Have you ever had a door pop open while in flight? Not everyone has had this experience. Were it the case, manufacturers would be spending as much time in front of judges in courthouses as they’d be spending in front of CAD machines re-designing the latches. But it does happen from time-to-time; and there’s always someone with his or her hangar tale of how it unfolded.
Is it a life threatening issue? The answer seems to depend on the circumstances; or, more explicitly, on how the pilot chooses to handle the situation. Panic, and your flight has a better chance of ending as a smoking hole beneath you. Stay calm, and you’re much more likely to get the wayward door closed while aloft, or make your way to an airport where you can land and secure the door closed.
It would be every pilot’s natural reaction to try to close the door immediately. But really: is it so critical that it requires a spontaneous response? Or, is a more measured assessment a better approach? There are consequences, and risks, to a door that’s fluttering away ajar in the airstream. However, fighting to close it, and risking losing control of your aircraft, should never be one of the risks into which a pilot places himself or herself.
An open door can put a damper on your flight plans. More than one pilot has told the story of the door that popped open which resulted in everything unsecured in the cabin being sucked out to oblivion. (Even if unrestrained by a seatbelt, the weight of any passenger is such that they are not, in a small plane at moderate altitude and airspeed, going to be sucked from the cabin along with your navigation charts, your Ray-Ban case, and your brown-bagged tuna sandwich.) Many a pilot has, in fact, told of the story of their open door as having been a “complete non-event.”
It’s not, regrettably, always the case. There are tragic stories of airplanes that wound up in crumpled heaps, resulting from wayward doors over which pilots compromised control of their perfectly good airplanes for attempts at hasty resolutions. Infamously, a three-time winner of the annual Le Mans 24-hour sports car race lost his life when a door popped open on his twin. The irony was that one of his victories at Le Mans was still managed even though a door had long-blown off the 220 mph racecar of him and his teammates. They adapted to the circumstances, made it to the finish, and still won.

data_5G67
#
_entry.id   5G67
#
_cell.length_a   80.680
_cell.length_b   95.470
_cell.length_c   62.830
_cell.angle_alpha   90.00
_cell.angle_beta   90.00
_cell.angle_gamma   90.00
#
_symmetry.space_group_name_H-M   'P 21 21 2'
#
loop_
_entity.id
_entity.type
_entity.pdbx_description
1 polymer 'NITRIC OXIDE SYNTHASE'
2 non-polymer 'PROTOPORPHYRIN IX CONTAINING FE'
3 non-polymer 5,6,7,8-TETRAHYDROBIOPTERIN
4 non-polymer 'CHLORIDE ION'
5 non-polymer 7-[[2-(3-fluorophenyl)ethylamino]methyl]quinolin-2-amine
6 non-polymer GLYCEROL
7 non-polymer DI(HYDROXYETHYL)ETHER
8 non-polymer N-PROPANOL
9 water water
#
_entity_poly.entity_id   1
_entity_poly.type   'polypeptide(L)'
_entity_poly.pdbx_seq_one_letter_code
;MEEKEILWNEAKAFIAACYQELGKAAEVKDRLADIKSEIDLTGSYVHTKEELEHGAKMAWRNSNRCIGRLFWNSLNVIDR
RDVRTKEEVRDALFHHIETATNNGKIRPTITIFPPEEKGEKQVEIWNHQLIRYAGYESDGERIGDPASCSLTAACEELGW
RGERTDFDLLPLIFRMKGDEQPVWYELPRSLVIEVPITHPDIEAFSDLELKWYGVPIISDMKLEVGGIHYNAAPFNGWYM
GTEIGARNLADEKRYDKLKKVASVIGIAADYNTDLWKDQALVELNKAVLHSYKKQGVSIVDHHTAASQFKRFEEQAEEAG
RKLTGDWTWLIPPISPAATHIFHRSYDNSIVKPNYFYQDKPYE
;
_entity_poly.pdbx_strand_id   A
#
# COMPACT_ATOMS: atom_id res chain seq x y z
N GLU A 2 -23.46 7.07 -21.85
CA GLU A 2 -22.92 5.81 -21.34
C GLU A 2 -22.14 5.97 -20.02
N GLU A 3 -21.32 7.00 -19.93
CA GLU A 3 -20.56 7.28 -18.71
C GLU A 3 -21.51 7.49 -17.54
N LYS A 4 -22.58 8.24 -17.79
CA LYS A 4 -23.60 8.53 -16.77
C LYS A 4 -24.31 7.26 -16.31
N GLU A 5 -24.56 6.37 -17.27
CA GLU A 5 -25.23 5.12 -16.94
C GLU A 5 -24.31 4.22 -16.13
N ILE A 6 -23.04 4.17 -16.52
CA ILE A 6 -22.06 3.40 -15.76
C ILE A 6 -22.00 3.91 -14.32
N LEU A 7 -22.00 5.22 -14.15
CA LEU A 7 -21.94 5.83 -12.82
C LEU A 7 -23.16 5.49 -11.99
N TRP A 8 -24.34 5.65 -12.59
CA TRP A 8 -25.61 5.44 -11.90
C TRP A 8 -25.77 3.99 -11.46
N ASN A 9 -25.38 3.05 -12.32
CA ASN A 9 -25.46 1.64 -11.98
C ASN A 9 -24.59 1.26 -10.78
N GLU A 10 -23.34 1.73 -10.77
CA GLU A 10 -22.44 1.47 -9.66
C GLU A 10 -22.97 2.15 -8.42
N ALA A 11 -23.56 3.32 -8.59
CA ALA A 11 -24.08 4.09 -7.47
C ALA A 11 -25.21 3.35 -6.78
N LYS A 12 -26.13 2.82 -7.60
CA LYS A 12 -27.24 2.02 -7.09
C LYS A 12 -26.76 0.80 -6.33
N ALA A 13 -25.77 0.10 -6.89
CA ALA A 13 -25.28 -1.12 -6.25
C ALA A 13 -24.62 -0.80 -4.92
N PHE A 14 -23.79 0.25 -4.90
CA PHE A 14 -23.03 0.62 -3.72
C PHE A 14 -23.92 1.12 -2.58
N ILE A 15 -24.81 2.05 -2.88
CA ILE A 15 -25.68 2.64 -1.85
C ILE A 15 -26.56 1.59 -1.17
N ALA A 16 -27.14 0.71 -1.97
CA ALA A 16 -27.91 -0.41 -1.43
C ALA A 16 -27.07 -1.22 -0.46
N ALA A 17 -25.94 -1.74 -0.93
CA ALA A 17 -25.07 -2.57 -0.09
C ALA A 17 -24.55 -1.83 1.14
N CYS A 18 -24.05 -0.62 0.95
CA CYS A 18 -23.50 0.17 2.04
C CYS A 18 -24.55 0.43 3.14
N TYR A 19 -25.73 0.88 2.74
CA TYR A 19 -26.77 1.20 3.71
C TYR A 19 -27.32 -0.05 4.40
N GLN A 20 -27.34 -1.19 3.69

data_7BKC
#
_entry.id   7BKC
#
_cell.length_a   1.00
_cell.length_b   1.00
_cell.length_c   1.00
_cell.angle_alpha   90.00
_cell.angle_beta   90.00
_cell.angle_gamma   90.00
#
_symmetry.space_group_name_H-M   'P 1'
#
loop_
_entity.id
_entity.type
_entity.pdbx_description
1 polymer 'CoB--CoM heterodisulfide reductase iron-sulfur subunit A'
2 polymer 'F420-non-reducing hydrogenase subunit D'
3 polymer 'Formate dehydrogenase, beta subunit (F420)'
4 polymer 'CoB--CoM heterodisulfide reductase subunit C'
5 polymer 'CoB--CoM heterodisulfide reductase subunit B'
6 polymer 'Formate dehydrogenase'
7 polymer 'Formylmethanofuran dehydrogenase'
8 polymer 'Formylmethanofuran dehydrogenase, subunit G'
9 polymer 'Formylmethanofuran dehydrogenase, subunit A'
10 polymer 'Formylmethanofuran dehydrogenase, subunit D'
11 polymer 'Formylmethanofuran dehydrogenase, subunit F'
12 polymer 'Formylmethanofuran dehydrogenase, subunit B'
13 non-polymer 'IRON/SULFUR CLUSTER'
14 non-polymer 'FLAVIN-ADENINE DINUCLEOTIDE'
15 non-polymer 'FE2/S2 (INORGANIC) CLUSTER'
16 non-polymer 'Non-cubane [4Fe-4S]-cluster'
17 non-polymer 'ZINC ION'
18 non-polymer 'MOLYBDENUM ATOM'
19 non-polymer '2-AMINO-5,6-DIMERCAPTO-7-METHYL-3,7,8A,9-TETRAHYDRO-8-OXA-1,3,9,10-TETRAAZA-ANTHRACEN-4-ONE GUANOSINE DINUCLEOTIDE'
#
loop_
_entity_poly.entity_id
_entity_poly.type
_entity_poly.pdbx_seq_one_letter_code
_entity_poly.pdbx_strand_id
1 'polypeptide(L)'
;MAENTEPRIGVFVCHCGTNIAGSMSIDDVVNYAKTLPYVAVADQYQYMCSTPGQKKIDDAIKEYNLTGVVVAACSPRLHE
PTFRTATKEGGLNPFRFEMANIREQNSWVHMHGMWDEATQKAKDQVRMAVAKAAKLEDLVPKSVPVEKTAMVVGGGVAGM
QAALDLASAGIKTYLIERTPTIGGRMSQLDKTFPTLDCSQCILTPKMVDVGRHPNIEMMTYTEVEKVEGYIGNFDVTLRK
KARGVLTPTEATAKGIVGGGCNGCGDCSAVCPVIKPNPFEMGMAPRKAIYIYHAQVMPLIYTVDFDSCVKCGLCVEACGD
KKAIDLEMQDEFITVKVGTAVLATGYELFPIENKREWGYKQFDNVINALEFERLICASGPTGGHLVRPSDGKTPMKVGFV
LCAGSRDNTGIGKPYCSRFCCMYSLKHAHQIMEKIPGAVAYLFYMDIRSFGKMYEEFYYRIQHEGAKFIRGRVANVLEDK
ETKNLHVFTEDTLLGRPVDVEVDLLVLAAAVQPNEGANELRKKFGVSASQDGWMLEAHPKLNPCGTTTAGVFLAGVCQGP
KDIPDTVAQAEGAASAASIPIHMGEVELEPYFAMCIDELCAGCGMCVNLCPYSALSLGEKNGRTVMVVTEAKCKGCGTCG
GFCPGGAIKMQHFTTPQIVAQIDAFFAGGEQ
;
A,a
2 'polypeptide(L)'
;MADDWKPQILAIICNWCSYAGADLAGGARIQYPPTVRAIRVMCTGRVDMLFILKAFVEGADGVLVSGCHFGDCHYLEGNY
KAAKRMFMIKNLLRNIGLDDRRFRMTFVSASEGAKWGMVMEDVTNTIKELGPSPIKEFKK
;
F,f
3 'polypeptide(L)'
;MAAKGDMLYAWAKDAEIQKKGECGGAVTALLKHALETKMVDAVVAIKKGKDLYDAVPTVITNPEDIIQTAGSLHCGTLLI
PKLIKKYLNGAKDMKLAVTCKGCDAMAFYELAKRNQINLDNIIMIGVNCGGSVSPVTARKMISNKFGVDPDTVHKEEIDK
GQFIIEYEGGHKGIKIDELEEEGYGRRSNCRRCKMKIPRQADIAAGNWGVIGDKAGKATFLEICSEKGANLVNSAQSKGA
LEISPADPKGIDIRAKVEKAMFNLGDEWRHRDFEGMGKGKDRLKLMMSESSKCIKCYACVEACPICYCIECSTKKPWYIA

The most important thing to do if your door flips open in flight is to continue flying the airplane. Maintain control first. Stay calm. This doesn’t have to be a death-defying situation. Assess, plan, and then react accordingly.
In a lot of cases, a door that unlatches itself will only open a few inches. It may flutter around aggressively, but only within a short range, somewhat like the tail of a small snake slithering along the ground. Also, airflow will often prevent the door from opening too far. Controlling the air should, thus, not usually be a problem. The bigger problem is that pilots, so unprepared for such an unexpected eventuality, panic in the circumstances.
If your aircraft’s pilot operating handbook offers an emergency procedure for an open door in flight, learn it and follow it. One supposes that the worst case of a wildly snaking door in flight is that it could tear off and take the tail with it as it plunges towards earth. But, the truth is that this seems unlikely to occur: a door ripping itself off its hinges is a very rare occurrence, and, thus, a very low probability.
As a general rule, keep your speed down, and keep your aircraft completely under your control. If you can do it safely and calmly, close the door. If the door won’t latch, try wrapping a seat belt around the armrest to keep it in the shut position. If you can’t get the door closed, forget about it: focus your attention entirely on flying the airplane. Land as soon as you can.
Once landed, figure out why the door popped open. Was it an oversight on your part as pilot-in-command? Mistakes happen: don’t let it happen again, and ensure that it is part of your pre-flight checks to ensure that doors are always properly latched before take-off. Is something wrong with the latch itself? Don’t fly anywhere until repairs are properly done.
If ever this should happen to you, stay calm and live to fly another day. There’s no reason it should be anything but a hangar story to share at your local club, over a fresh tuna sandwich.